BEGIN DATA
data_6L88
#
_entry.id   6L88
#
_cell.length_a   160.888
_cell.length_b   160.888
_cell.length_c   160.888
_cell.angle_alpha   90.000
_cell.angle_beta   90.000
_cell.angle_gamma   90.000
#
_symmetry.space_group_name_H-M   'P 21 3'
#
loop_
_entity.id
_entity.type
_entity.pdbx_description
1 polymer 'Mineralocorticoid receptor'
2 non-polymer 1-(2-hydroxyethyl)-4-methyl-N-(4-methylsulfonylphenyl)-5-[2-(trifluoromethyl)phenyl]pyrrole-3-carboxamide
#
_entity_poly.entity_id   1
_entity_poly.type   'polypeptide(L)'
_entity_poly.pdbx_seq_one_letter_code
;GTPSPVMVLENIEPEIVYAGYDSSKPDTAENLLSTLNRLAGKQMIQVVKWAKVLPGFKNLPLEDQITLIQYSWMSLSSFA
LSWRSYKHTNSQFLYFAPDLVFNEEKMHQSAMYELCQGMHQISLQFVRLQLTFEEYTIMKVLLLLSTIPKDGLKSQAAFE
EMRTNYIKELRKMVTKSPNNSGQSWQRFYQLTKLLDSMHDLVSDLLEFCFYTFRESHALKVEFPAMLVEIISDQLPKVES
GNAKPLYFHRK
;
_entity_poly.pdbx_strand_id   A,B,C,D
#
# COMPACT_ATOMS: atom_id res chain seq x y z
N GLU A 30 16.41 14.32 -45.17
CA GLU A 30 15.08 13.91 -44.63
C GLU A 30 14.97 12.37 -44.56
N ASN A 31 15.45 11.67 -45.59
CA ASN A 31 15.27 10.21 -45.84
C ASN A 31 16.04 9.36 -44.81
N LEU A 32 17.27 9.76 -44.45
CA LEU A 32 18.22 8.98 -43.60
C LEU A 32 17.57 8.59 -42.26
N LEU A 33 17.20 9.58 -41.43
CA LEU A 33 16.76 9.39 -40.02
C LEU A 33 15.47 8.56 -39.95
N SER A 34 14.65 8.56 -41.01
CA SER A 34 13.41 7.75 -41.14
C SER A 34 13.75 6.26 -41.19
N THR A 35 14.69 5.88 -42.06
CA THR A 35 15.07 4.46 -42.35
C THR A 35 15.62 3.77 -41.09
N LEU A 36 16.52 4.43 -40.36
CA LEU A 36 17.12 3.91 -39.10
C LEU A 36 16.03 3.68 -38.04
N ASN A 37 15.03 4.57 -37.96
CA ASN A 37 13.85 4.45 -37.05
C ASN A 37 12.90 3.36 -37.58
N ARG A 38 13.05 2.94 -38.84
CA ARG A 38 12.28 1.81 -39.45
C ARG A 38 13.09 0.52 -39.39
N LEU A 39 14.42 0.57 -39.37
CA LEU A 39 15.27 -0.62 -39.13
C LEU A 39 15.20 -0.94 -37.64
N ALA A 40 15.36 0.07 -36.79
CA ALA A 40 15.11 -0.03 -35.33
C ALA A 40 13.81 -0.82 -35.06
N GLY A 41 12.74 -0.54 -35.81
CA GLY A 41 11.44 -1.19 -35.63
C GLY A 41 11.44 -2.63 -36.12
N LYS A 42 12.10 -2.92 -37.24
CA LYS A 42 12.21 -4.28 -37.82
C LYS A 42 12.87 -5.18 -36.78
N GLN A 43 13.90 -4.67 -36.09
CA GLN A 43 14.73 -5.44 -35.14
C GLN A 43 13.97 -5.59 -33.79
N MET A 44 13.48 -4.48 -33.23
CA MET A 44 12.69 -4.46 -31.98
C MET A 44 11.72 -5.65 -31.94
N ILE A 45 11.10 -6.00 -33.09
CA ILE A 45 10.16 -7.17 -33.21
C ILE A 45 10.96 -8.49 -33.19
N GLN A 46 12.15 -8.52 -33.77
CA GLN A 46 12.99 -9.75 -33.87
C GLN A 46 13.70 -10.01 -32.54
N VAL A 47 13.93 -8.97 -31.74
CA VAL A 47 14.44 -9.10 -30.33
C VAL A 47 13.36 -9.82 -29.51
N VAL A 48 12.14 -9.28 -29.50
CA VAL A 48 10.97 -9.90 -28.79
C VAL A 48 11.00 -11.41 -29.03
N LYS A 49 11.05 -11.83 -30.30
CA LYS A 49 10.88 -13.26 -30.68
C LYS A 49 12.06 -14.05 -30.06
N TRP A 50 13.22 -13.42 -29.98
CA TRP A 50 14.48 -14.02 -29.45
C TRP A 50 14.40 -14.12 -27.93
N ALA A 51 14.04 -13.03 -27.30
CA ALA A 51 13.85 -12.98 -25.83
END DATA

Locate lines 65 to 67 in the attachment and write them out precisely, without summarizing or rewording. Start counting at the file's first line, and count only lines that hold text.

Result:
N GLY A 41 12.74 -0.54 -35.81
CA GLY A 41 11.44 -1.19 -35.63
C GLY A 41 11.44 -2.63 -36.12